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Benson Henderson more than just your average, everyday huckleberry

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Ron Chenoy-USA TODAY Sports

Right now there’s a lot of fun to be had in weight-class jumping within the UFC. Before the evil shroud of asterisks gathered over Anderson Silva and Nick Diaz’s fight at UFC 183, there were two guys from wholly different everythings coming together to see what shakes. That fight was less a collision course than it was a course in creativity. Even their drugs couldn’t agree.

A few days ago, the UFC took two greats in limbo -- former lightweight champ Frankie Edgar and former WEC featherweight champ Urijah Faber -- and booked them against each other, just for the hell of it.

"This one is for my fans," Edgar wrote on his Twitter. That fight will headline a show in the Philippines in May. It doesn’t even matter if the rest goes down as the "Filla in Manila," because Frankie and Urijah captivates more than enough imagination.

And in Broomfield, when radar welterweight Brandon Thatch was in need of an opponent, it took Benson Henderson about "thirty seconds" to accept the fight, even though -- as a lightweight -- he would be the Lilliputian in the matter, straight out of the bleachers in left field. So far in 2015 it’s been a lot of fun to set fire to the weight-class partition, and Bendo was the latest to strike the match.

Yet in Henderson’s case, this really did feel like a career misstep. He just fought Donald Cerrone in Boston less than a month ago, and lost on the scorecards. He had flirted with the idea of welterweight in the past, but to debut in a new weight class on 15 day’s notice, against a guy with a case of stifled greatness, fighting in that guy’s hometown, at altitude, well…none of this felt like something you might call smart. It felt more like wild impulse. Admirable, yes, but also a little reckless.

In other words, just the right kind of ballsy.

The circumstances being what they were sort of made the fight a drama-grab on Saturday night. The former champion Henderson was glaringly smaller than Thatch, and there were a couple sequences where he was just kind of manhandled. Two examples of this came in the second round, when Thatch tripped Henderson in close and dropped him on his shoulder blades. He also had moments where he used the reach advantage to strafe Henderson from other orbits. Henderson, though, was just elusive enough to avoid any real damage, and just aggressive to initiate (and win) his share of the exchanges.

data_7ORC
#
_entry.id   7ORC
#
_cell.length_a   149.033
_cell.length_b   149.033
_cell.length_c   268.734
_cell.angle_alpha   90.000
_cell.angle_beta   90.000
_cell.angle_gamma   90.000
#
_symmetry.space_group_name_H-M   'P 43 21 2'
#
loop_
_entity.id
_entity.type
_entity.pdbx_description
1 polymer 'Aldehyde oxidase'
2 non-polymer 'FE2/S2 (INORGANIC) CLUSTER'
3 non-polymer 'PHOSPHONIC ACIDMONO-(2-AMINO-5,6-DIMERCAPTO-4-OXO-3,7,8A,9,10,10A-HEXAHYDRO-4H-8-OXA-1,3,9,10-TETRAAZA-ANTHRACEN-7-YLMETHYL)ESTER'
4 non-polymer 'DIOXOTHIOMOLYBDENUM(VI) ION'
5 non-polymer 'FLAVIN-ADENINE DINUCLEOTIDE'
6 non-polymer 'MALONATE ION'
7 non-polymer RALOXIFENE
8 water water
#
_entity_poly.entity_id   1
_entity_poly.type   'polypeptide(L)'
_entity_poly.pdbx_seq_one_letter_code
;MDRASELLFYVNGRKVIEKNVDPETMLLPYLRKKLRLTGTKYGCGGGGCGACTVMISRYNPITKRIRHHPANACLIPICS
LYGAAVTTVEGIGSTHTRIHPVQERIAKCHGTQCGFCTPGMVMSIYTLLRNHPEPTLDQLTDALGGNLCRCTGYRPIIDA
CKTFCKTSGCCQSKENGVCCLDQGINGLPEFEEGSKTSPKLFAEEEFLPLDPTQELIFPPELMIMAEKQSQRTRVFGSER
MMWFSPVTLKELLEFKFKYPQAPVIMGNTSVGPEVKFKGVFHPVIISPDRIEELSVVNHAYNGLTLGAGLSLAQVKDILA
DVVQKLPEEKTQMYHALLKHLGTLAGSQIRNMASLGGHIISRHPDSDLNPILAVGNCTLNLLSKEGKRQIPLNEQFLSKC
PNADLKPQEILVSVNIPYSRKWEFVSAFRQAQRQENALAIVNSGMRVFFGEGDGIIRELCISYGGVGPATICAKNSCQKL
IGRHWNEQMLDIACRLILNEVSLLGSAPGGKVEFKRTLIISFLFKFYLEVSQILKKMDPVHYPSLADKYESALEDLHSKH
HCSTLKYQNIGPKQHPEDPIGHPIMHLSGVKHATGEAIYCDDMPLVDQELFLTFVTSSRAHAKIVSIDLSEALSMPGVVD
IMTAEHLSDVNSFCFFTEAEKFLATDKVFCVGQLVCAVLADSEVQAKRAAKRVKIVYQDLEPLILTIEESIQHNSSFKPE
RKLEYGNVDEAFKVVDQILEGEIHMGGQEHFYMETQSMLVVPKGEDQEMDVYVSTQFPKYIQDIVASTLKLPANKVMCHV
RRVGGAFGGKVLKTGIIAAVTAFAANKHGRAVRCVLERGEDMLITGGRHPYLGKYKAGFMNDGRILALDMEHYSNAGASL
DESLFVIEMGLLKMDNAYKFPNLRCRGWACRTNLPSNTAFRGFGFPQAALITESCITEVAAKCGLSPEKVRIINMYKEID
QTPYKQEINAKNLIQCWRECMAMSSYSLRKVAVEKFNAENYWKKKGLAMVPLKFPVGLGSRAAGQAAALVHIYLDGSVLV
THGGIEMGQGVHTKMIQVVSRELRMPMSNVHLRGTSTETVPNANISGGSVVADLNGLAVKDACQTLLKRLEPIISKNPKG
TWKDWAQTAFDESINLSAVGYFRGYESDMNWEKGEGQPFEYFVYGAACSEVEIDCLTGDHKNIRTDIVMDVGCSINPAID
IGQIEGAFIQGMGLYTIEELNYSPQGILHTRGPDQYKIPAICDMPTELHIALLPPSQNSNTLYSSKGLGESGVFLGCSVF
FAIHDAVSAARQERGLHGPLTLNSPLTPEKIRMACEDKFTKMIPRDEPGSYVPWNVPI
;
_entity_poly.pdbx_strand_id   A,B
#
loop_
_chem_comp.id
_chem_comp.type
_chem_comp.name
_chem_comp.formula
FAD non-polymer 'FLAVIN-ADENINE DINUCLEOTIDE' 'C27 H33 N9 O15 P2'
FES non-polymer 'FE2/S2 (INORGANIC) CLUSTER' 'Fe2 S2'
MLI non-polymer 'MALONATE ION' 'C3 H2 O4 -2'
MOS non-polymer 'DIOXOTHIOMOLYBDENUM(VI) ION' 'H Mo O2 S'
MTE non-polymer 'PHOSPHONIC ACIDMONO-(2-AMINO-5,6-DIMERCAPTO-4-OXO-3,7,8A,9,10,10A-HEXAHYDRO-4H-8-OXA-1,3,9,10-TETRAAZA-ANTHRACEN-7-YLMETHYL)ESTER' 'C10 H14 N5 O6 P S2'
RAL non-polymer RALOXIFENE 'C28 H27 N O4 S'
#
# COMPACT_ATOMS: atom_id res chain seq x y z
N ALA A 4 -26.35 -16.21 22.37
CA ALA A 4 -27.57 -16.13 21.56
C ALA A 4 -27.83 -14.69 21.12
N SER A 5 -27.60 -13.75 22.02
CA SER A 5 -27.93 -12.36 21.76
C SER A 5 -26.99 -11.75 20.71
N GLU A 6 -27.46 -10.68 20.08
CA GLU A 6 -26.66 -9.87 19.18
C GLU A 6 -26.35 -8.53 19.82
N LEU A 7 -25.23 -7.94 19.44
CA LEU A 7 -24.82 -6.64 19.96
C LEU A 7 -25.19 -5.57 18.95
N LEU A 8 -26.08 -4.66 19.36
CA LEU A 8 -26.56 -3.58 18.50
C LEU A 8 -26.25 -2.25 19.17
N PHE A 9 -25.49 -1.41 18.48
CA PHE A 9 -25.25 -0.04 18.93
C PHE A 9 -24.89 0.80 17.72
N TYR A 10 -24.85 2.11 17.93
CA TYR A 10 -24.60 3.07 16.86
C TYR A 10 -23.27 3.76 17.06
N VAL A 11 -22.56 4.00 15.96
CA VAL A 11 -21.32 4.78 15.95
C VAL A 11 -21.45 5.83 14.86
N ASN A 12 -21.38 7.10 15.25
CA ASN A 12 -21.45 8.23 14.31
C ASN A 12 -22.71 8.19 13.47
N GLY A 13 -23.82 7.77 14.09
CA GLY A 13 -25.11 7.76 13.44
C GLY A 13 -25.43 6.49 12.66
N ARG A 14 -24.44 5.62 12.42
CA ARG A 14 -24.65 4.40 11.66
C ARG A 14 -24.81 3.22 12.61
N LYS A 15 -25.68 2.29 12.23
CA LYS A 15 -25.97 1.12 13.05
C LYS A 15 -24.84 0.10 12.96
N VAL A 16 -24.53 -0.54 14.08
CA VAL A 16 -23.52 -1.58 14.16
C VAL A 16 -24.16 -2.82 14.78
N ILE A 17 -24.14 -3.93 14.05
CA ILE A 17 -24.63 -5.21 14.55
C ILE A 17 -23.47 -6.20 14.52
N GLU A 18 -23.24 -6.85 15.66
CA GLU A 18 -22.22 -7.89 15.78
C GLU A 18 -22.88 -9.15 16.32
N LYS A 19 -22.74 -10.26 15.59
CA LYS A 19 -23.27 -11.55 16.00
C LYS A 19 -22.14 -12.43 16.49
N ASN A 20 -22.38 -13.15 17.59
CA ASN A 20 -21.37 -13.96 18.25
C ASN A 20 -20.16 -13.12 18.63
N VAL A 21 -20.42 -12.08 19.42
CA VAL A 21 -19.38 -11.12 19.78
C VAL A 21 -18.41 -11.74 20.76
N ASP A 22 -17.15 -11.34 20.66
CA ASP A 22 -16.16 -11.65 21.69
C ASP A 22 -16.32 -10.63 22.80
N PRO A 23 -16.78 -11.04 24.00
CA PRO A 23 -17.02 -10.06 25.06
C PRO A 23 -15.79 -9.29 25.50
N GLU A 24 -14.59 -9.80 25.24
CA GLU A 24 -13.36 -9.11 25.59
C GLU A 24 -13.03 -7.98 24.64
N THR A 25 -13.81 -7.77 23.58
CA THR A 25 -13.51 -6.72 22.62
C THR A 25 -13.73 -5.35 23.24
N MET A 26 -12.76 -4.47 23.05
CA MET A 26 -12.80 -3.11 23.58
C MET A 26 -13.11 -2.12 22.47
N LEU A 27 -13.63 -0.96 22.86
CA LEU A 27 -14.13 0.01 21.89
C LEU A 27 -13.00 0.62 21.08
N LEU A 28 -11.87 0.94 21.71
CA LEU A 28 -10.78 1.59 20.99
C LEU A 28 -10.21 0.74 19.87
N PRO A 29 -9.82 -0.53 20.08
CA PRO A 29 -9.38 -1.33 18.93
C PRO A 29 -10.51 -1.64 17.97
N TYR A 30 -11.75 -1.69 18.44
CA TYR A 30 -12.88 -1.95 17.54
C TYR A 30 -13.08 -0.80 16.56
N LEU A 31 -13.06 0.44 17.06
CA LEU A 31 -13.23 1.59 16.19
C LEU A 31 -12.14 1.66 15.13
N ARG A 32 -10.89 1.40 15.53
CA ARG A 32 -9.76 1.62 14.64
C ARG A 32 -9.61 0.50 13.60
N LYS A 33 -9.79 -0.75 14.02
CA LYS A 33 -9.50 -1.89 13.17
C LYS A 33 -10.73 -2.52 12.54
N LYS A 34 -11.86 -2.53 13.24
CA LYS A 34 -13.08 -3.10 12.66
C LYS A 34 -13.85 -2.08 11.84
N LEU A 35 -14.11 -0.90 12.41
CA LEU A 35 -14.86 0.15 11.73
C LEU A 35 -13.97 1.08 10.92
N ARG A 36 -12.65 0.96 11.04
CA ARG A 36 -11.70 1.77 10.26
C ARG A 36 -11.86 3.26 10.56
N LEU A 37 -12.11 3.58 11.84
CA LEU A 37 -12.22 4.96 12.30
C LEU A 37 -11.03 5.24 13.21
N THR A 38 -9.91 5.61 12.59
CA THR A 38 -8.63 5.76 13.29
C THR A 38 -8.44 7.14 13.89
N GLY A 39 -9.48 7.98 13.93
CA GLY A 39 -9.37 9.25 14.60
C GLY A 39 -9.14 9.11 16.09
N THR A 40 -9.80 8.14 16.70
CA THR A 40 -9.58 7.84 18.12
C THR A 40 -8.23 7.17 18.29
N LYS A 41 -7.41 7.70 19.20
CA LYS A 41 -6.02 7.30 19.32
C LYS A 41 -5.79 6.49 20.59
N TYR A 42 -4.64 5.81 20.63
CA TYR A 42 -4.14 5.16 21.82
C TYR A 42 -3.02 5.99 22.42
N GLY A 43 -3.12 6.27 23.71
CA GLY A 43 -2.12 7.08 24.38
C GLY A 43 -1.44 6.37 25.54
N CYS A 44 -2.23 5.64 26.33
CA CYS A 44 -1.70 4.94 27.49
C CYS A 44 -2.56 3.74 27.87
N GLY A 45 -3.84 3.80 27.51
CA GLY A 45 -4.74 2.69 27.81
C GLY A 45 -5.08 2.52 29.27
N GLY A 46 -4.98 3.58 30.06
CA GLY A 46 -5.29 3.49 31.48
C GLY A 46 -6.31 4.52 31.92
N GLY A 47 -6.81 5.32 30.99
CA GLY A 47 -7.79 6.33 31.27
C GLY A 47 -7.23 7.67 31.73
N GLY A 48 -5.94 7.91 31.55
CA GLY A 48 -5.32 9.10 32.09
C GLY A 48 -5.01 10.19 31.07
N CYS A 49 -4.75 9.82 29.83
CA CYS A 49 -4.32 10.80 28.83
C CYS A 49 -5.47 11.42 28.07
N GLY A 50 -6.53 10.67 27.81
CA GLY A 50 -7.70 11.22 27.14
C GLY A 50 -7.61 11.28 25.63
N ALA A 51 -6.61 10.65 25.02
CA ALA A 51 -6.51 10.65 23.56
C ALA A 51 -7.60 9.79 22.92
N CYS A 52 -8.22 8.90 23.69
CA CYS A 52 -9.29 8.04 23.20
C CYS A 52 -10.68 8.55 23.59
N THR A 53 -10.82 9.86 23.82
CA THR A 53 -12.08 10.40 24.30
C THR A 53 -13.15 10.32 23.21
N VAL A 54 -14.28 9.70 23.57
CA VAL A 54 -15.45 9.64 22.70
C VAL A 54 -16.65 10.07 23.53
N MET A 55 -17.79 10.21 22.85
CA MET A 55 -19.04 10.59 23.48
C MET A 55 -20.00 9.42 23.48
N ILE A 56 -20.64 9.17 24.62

Then it got wild.

Henderson took Thatch down (!) and snatched his back (!!). Though he couldn’t secure the choke, the smaller man took the third round. When Thatch came out in the fourth, he had a mouse under each eye and a look of bewilderment. What makes a fight like this fun is when the man giving up the advantages has the tables turning for everyone to see. In this case, Henderson had intercepted the narrative. Crazy? No, Henderson wasn’t crazy to take the fight with Thatch. When he got the call from matchmaker Joe Silva he simply leapt and counted on the net to appear.

Here he was proving it. He sank the rear-naked choke late in the fourth round, defiant of any trepidation people had, and tapped Thatch out. He did it all with a toothpick in his mouth, like the whole thing was taking place at a billiards parlor. If there are to be repercussions for taking the fight, it’ll be because of that toothpick, not because he was outmatched by the bigger fighter. We were on Henderson’s terms.

You know what that fight did, too? It earned Henderson a new level of respect. Back in the day he was the champion, but on Saturday night he showed the heart of one. Sometimes you need to see something beyond technique to get a point across, and that’s what "Smooth" did in Colorado. He gave power to the blowhard concept of "no hesitation." Afterwards he even called out welterweight contender Rory MacDonald, because why not? When the barriers are down, might as well treat possibility as the important thing that it is.

Possibility, after all, is oftentimes all you need when thinking about fights.